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Who Can Fix the Reds' Broken Bats?


Baseball is a funny game.  It often surprises you in ways you couldn’t expect.  Results can make you scratch your head – like the 84-win Diamondbacks reaching the World Series last year over two 100-win teams in the National League.  Sometimes, the results make sense, but they still leave you scratching your head – like the Orioles sweeping the Reds over the weekend, but not because the Orioles vaunted offense wreaked havoc on a hapless Reds rotation, but because their three worst starting pitchers did not allow one, single run.


Surprising.  Not the result, but how the Orioles got there.  And let’s be real: the Reds should have been licking their chops at the idea of facing Cole Irvin, John Means and Dean Kremer in order instead of either Corbin Burnes or Kyle Bradish.  The Reds avoided the Orioles best and still only collected eleven hits in the entire series – a mere six of which can be attributed to Orioles starting pitching.  The Reds are officially slumping.  Their bats are broken, and the approaching three-game tilt against the defending National League champions is, in a word, petrifying.


There’s plenty of blame to distribute concerning the demise of the Reds lineup.  I could go on and on about Jeimer Candelario not living up to his contract, or Christian Encarnacion-Strand looking overwhelmed at the plate, or Nick Martini being a black hole since Opening Day.  I could spend weeks explaining why the Reds were dumb not to trade Jonathan India when his value was high in the offseason (he has a .295 SLG%).  I would love nothing more than to harp on the high strikeout rates of Will Benson and Elly De La Cruz.


But I’m not going to do that.  This isn’t about looking at the past – it’s about making a better future.  The Reds can still live up to the hype, but they can’t sit pat.  The Padres unofficially shot the starting gun for trade season when they dealt for Marlins star Luis Arráez, and the Reds cannot afford to sit on the sidelines.  Here are five hitters that the Reds should look to poach from teams like the Marlins (and White Sox and Rockies), who may already be throwing in the towel.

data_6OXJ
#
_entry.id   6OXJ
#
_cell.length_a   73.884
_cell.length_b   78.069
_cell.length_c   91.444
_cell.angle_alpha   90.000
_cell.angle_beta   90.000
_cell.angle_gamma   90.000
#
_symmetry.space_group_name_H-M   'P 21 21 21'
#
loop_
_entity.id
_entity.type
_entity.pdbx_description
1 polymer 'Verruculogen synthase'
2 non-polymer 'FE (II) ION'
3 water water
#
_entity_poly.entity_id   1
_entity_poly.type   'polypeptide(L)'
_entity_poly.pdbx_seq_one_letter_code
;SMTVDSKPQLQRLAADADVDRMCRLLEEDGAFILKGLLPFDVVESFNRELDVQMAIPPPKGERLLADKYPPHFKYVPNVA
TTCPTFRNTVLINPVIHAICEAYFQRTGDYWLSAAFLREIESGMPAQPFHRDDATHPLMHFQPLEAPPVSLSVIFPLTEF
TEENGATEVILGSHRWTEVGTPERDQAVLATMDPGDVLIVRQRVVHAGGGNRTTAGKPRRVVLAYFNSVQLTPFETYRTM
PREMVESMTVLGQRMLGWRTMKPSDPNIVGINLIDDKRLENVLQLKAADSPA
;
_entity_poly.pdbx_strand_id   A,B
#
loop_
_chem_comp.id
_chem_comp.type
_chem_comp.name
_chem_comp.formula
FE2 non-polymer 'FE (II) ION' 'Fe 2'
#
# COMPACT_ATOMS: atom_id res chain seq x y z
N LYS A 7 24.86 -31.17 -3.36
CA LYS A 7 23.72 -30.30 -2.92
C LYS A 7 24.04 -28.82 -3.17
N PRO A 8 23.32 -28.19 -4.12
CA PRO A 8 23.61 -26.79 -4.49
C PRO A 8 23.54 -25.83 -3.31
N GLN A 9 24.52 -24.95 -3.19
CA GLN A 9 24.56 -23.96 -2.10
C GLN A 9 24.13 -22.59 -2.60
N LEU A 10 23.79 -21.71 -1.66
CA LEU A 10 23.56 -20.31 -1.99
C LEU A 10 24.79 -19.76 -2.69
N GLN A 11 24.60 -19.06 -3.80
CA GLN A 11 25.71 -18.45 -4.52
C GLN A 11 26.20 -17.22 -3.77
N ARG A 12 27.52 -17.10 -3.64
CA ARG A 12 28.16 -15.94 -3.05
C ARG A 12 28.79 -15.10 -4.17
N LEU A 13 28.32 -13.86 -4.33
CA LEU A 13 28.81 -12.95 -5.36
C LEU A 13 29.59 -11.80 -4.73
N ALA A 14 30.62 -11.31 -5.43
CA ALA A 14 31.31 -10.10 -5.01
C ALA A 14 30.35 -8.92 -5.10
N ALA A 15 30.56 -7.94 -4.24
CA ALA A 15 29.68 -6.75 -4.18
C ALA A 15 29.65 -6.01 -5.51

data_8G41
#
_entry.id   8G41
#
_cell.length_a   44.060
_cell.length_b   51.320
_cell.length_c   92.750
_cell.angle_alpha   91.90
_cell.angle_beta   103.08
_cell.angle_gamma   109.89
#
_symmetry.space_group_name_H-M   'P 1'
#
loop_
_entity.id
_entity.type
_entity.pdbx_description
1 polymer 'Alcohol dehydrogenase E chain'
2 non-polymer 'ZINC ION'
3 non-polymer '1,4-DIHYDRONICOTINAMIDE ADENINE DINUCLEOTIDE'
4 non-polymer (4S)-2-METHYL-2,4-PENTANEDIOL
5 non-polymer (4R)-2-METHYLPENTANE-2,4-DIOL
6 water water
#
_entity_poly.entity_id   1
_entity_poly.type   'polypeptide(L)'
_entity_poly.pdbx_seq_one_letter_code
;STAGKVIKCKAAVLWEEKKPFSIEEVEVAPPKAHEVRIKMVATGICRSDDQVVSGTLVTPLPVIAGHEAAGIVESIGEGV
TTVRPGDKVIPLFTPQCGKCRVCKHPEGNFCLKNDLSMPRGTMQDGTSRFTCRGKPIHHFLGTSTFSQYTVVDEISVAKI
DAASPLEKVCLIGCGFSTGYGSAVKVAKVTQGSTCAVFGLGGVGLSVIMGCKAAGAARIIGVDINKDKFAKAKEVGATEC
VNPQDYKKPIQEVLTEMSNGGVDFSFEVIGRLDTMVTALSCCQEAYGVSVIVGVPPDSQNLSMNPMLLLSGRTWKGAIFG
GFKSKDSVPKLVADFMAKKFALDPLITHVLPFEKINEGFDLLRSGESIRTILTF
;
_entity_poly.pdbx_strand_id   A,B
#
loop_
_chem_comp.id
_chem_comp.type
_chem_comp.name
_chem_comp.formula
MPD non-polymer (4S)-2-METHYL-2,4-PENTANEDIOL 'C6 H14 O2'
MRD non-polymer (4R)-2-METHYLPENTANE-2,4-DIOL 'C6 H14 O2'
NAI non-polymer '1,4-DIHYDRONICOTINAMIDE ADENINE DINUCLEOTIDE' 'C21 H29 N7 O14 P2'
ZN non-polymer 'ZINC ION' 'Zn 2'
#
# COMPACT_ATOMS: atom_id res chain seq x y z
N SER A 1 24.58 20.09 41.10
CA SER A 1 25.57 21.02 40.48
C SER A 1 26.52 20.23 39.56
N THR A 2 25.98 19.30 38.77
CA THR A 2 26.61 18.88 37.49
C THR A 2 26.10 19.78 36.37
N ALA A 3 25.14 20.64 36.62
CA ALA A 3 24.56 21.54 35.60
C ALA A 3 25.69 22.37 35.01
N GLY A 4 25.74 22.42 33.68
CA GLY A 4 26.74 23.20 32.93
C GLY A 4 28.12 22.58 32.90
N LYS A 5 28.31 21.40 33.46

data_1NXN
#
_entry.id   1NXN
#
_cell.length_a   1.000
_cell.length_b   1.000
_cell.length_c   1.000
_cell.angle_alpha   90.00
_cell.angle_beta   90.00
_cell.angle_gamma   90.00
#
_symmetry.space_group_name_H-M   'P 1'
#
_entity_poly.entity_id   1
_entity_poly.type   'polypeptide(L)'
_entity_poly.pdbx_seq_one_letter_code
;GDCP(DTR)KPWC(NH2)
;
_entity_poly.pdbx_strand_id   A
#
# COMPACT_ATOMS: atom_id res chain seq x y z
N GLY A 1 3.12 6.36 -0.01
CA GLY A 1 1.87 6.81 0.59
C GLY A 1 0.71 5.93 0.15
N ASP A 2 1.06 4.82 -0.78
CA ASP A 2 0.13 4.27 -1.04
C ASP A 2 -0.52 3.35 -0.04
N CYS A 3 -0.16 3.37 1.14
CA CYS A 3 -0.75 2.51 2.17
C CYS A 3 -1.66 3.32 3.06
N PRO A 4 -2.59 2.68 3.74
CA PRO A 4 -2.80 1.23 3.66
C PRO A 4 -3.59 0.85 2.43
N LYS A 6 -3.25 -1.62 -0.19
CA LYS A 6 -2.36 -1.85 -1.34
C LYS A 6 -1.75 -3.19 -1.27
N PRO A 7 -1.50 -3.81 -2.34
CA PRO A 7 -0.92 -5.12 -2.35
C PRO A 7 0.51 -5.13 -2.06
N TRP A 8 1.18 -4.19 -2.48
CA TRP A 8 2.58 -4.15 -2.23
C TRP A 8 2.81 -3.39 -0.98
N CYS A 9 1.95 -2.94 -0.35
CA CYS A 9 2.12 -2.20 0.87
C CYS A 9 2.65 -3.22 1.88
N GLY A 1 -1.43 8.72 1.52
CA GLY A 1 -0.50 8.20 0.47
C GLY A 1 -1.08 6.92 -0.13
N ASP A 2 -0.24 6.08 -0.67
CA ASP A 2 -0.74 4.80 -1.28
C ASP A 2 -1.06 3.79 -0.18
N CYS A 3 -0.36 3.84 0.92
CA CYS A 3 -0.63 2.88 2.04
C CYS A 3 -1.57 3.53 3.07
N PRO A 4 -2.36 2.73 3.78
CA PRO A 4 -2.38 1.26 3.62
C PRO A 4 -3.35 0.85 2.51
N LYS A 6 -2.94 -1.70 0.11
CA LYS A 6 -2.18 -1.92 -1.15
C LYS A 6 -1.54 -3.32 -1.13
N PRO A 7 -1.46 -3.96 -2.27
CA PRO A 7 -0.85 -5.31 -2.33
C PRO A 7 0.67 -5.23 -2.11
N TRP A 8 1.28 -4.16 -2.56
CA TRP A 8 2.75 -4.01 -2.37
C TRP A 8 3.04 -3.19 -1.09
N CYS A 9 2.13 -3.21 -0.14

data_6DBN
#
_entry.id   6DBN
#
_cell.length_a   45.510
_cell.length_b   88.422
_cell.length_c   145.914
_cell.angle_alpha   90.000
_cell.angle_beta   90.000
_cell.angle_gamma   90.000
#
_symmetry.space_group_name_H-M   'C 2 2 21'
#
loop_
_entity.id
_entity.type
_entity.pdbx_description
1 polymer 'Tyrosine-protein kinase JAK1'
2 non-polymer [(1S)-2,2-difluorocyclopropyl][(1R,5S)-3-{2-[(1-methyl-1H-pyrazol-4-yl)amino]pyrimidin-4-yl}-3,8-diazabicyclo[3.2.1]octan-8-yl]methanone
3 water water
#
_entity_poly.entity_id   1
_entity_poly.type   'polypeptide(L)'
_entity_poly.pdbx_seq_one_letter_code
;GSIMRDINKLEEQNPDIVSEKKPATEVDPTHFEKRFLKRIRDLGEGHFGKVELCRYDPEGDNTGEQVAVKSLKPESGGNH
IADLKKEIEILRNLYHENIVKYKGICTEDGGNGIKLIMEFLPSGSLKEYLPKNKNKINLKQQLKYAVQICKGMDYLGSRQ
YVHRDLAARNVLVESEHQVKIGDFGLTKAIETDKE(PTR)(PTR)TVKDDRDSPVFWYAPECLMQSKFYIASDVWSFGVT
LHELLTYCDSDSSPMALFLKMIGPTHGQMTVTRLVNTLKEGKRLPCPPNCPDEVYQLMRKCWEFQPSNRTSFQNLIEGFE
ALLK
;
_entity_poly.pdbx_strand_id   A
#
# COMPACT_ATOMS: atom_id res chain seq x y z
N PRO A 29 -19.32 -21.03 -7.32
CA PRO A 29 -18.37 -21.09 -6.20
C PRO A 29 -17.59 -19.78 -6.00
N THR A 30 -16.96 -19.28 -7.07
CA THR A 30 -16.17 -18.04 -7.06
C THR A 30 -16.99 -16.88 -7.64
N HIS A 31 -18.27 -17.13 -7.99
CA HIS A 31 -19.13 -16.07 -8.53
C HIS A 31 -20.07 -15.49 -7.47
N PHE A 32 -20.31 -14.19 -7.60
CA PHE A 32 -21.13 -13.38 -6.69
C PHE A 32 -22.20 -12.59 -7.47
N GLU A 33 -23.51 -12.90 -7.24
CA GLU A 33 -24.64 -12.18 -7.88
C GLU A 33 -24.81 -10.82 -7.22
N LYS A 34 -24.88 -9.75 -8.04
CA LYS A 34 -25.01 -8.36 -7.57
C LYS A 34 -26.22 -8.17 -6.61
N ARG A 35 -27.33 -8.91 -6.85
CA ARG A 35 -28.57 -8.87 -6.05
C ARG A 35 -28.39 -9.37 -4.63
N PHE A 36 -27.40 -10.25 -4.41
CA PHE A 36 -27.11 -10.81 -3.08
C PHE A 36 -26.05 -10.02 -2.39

Miami Marlins (10 - 27)

CF Jazz Chisholm Jr.

DH Bryan De La Cruz


Chisolm Jr. will be a popular name amongst Reds fans in the coming weeks, but De La Cruz might be the better fit for the Reds lineup.  If there’s one thing that the Reds desperately need (outside of, you know, everything), it’s power, and De La Cruz is a fountain of it.


His six home runs pace the Marlins, while his SLG% (.439) would rank second on the Reds behind only Elly De La Cruz…are you thinking what I’m thinking?  The De La Cruz…es?  De La Cruzi?  Des Las Cruz?


Anyway, the Reds could really use the power jolt that De La Cruz could bring, especially to a DH spot that has been abhorrent.  Chisholm is a nice player, and he was an All-Star just two years ago, but so was Santiago Espinal and I don’t think any of us wants another primarily-singles hitter taking more at bats in this lineup.  De La Cruz might not have Chisholm’s upside or pedigree, but at least adding him would mean fewer at bats for Martini.


Where does Chisholm fit in anyway?  Center?  What happens with T.J. Friedl then?  Second?  India is there.  And you can forget about Chisholm unseating Elly at shortstop.  Besides, the Marlins’ De La Cruz is still under team control until 2028.  He might not be excellent, but he’s cheap.  He might not even command a big trade package.  Come on, Reds, time to activate.


Chicago White Sox (8 - 27)

DH Eloy Jiménez